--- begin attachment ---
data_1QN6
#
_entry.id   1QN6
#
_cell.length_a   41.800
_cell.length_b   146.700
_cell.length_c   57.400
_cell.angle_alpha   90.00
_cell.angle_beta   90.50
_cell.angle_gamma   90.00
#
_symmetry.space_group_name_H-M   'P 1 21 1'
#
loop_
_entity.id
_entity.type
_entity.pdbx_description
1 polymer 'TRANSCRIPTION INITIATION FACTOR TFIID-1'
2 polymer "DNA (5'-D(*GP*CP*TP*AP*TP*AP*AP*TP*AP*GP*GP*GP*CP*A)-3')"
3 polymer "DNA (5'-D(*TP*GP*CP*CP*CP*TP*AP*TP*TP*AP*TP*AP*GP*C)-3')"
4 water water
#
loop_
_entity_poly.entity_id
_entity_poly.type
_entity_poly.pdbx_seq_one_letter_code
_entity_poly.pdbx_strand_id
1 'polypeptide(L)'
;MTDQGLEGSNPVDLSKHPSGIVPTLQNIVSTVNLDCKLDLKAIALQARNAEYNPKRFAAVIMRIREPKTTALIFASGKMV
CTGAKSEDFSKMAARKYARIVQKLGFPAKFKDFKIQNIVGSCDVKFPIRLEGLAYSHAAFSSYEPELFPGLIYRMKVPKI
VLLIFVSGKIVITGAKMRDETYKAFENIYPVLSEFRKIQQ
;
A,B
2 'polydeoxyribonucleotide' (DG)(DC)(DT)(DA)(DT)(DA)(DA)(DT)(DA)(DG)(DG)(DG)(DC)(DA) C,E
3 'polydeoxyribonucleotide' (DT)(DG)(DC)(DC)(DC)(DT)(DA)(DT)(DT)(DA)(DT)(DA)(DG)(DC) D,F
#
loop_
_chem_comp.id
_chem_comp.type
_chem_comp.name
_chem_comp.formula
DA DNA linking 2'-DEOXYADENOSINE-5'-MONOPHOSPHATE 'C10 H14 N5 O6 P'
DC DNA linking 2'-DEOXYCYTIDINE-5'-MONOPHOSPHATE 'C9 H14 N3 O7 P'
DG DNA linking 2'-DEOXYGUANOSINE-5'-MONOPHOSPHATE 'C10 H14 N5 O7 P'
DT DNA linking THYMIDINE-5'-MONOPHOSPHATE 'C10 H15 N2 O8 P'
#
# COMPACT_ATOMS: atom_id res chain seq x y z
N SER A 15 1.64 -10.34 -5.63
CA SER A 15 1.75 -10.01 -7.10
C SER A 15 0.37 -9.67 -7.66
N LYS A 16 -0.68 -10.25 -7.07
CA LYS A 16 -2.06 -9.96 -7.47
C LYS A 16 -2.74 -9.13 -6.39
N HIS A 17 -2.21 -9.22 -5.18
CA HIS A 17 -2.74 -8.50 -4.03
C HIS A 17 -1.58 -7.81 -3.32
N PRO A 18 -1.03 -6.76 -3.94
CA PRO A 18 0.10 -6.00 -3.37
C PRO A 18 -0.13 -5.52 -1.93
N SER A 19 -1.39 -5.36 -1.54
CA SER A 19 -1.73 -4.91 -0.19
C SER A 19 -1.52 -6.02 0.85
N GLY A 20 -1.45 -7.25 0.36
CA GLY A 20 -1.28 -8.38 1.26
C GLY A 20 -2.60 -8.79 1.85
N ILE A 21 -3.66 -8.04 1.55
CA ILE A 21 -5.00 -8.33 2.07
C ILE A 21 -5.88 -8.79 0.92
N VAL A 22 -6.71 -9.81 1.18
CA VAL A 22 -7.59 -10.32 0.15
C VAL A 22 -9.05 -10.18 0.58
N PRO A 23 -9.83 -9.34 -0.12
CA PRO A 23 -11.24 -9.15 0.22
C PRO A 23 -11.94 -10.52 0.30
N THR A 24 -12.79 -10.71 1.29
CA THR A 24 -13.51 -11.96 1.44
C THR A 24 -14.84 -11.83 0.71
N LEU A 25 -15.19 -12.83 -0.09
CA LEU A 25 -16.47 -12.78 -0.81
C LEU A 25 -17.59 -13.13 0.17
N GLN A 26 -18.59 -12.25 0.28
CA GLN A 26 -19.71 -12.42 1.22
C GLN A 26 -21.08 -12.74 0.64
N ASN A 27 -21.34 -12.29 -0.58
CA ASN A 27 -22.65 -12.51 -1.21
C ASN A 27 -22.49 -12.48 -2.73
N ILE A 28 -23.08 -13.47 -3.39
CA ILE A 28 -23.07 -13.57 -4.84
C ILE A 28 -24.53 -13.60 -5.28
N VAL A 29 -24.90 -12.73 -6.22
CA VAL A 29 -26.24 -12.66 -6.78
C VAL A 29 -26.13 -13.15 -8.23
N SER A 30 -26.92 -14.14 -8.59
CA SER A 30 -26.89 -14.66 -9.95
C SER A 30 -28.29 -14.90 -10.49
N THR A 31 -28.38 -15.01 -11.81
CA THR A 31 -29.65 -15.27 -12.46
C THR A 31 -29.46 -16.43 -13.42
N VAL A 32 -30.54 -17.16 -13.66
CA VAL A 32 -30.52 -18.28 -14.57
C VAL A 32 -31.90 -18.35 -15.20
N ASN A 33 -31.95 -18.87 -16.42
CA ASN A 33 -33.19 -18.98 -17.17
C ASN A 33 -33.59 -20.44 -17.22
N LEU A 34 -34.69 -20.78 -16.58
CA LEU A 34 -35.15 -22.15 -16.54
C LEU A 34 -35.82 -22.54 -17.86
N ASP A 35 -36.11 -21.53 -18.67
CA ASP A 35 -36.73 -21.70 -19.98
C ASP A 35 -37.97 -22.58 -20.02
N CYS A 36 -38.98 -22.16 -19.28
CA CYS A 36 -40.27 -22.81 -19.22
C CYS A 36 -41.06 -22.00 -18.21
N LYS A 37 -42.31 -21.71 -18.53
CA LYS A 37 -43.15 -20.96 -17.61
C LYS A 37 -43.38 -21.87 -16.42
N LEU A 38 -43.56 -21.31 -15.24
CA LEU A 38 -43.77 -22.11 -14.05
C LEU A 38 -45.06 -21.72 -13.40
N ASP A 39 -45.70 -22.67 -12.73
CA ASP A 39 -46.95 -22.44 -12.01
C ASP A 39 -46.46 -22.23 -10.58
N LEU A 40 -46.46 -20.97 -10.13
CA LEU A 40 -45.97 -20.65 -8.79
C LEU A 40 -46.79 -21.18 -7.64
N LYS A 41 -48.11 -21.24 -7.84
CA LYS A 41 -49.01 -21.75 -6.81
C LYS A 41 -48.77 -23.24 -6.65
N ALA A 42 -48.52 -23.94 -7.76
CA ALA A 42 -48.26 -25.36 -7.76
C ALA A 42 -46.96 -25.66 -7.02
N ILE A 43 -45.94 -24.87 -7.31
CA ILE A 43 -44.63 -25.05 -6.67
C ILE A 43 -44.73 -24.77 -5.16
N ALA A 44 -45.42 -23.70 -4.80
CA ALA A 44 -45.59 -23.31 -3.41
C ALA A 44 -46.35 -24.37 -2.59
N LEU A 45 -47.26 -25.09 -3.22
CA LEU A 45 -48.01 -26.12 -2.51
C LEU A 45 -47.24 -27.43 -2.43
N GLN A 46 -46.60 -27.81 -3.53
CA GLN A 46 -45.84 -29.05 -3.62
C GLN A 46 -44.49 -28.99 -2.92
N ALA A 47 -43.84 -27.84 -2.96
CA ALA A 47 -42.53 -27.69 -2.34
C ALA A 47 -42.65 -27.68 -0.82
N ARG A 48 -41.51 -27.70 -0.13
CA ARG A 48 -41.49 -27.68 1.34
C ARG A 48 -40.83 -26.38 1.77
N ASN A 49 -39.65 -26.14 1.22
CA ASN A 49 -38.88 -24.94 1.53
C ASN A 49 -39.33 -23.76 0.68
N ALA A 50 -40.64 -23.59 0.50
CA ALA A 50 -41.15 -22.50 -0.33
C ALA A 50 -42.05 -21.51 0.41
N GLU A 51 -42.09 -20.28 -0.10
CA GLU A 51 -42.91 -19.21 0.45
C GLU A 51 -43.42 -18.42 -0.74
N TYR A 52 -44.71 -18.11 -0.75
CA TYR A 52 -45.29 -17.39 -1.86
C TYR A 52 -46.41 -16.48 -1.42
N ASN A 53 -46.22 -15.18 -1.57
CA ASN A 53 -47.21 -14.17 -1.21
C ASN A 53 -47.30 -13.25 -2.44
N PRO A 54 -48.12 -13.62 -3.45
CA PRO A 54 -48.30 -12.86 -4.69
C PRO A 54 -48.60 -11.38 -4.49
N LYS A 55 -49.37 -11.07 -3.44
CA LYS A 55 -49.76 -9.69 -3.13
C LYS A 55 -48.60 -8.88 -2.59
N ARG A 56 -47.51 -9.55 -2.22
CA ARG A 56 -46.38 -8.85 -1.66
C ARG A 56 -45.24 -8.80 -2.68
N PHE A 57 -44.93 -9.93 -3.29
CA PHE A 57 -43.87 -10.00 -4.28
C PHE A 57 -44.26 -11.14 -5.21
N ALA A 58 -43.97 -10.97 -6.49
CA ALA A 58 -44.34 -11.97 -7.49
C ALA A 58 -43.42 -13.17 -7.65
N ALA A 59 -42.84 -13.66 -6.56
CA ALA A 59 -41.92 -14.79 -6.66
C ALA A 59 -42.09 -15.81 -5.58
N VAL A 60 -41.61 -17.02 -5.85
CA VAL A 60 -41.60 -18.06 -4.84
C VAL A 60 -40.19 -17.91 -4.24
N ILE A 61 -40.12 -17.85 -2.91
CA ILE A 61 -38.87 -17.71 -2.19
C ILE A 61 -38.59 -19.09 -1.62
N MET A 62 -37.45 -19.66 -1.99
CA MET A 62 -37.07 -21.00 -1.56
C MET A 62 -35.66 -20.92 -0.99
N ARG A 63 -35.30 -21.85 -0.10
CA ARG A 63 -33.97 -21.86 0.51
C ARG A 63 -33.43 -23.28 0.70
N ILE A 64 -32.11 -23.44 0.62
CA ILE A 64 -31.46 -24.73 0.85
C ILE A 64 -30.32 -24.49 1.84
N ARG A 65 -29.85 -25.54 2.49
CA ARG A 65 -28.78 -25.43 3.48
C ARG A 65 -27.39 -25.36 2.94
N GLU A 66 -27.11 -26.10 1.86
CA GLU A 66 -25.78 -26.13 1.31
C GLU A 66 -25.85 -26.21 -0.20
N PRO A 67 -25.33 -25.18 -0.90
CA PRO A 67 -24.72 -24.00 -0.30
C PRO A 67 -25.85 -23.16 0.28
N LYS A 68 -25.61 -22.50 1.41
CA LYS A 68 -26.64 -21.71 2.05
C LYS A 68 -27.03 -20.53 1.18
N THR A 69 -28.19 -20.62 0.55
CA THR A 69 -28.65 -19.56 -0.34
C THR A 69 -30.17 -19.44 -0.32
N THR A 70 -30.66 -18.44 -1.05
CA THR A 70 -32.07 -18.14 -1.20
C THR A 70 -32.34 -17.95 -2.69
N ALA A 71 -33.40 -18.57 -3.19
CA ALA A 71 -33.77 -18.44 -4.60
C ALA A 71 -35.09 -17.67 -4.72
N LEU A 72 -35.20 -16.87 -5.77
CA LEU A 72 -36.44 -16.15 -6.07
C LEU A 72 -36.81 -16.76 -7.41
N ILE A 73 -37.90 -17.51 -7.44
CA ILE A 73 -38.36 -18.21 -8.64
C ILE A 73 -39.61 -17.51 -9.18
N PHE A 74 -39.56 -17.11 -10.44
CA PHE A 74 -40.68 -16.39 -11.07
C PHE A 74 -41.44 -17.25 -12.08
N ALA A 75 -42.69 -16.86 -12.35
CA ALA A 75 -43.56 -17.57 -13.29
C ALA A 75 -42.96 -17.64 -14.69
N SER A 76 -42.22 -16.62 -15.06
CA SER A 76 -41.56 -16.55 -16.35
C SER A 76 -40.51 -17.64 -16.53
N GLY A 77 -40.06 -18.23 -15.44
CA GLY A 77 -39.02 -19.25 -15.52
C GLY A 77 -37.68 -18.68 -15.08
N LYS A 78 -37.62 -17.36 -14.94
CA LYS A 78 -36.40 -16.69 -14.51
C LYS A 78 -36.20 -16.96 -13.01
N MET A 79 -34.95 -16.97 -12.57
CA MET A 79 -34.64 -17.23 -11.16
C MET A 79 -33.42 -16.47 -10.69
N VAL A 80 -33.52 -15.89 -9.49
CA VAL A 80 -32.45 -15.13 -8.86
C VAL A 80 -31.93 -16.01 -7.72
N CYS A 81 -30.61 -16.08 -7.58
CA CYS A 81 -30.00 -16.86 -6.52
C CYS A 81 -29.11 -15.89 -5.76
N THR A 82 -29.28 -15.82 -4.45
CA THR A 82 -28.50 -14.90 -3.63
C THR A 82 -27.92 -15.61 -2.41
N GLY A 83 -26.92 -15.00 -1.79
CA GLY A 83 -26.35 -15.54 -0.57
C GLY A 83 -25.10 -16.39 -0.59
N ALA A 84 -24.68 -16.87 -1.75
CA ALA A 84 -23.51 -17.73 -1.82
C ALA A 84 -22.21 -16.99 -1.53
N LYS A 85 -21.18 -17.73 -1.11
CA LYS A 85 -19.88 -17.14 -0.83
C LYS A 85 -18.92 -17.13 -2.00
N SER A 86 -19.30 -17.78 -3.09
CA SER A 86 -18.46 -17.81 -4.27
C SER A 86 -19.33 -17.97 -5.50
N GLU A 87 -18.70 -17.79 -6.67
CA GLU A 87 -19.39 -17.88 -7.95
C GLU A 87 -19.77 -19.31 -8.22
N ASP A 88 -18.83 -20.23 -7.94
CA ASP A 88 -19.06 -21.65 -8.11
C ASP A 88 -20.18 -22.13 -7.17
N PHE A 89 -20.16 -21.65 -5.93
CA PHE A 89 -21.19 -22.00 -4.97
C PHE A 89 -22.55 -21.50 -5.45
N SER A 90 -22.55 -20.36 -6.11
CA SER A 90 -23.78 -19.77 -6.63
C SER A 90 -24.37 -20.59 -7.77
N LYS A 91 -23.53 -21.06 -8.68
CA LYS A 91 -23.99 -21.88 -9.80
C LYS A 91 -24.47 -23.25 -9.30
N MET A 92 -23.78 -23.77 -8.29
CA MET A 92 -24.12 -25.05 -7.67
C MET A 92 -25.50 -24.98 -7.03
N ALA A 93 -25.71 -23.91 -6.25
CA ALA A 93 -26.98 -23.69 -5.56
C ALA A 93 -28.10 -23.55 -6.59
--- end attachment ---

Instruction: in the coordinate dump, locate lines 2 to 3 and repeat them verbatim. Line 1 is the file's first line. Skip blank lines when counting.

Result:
#
_entry.id   1QN6